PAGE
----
Cat licences a waste of time

Bring on the cat herders!

If the SPCA has its way in Vernon, you'll soon need a licence for your pet.

But, hopefully, city council follows the Regional District of Central Okanagan's lead and rejects the idea.

Licensing animals may make sense on paper, but in reality it would be a nightmare. How would the SPCA or bylaw staff enforce such a thing when cats are so hard to corral? It literally would take an army of cat herders.

Really, the whole scheme sounds like nothing more than a cash grab by the SPCA, whose own spokesperson admits the agency could potentially handle cat control in return for a share of licensing revenue.

You can't blame the SPCA for wanting to feather its own nest, but residents aren't exactly beating a path to City Hall, demanding action on a non-existent feline problem.

Dog owners may say it's about time feline fanciers paid up, but dogs are licensed for a reason. When is the last time a cat mauled and disfigured or even killed a person? Or that a cat kept you up all night with its meowing?

Responsible pet owners take care of their animals. It's the irresponsible ones we have to worry about – and they won't bother to buy a licence anyway.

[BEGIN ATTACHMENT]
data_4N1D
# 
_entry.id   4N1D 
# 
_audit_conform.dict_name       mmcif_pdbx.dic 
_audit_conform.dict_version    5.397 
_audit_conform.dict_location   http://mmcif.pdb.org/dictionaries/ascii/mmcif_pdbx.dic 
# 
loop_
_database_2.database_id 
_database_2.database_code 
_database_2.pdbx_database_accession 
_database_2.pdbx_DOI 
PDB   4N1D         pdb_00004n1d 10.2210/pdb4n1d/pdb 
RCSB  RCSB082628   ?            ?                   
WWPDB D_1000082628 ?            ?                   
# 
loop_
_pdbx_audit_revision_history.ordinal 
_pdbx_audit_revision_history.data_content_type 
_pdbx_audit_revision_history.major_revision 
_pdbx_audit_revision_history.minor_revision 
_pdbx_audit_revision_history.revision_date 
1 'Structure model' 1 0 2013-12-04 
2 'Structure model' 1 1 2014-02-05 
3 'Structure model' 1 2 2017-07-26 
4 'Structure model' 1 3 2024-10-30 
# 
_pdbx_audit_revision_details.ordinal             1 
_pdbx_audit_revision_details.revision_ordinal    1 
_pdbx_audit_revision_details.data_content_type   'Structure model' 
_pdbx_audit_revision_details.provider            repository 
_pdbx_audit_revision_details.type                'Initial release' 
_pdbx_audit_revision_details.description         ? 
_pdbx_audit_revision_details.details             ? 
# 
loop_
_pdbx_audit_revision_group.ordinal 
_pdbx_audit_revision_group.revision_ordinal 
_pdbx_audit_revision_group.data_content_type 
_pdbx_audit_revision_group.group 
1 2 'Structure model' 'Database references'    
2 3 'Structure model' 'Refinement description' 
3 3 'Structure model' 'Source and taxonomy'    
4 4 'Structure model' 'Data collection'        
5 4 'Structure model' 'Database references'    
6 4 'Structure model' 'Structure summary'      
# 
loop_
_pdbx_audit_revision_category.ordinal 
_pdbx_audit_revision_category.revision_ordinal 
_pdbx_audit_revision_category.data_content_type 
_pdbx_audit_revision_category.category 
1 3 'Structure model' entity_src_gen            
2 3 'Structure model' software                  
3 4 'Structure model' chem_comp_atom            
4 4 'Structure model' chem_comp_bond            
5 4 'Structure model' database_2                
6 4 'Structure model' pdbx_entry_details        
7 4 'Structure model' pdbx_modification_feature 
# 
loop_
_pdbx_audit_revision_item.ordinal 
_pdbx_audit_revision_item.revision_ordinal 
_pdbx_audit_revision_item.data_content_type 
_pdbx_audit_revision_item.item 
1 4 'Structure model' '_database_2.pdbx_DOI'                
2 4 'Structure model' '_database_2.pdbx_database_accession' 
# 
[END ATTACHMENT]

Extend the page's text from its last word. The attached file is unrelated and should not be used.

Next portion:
So, what's next? Cat patrols going door to door to see if kitty has her tag? The proposition could cost far more to operate than it would ever bring in. But it would sure justify the SPCA's existence and bring in a steady stream of government funding.

The RDCO rejected a similar proposal in 2010. Since then, no other municipalities have bitten on the idea – and who can blame them?

As Bob Barker used to say on The Price Is Right, help control the pet population. Get your pet spayed or neutered. That's the best advice we've heard yet – and a far sight better than cat wranglers chasing errant felines through the streets.

There's a reason only 23 out of 161 municipalities and 28 regional districts in B.C. require cat registration – it's an unworkable idea.

— News Director Jon Manchester


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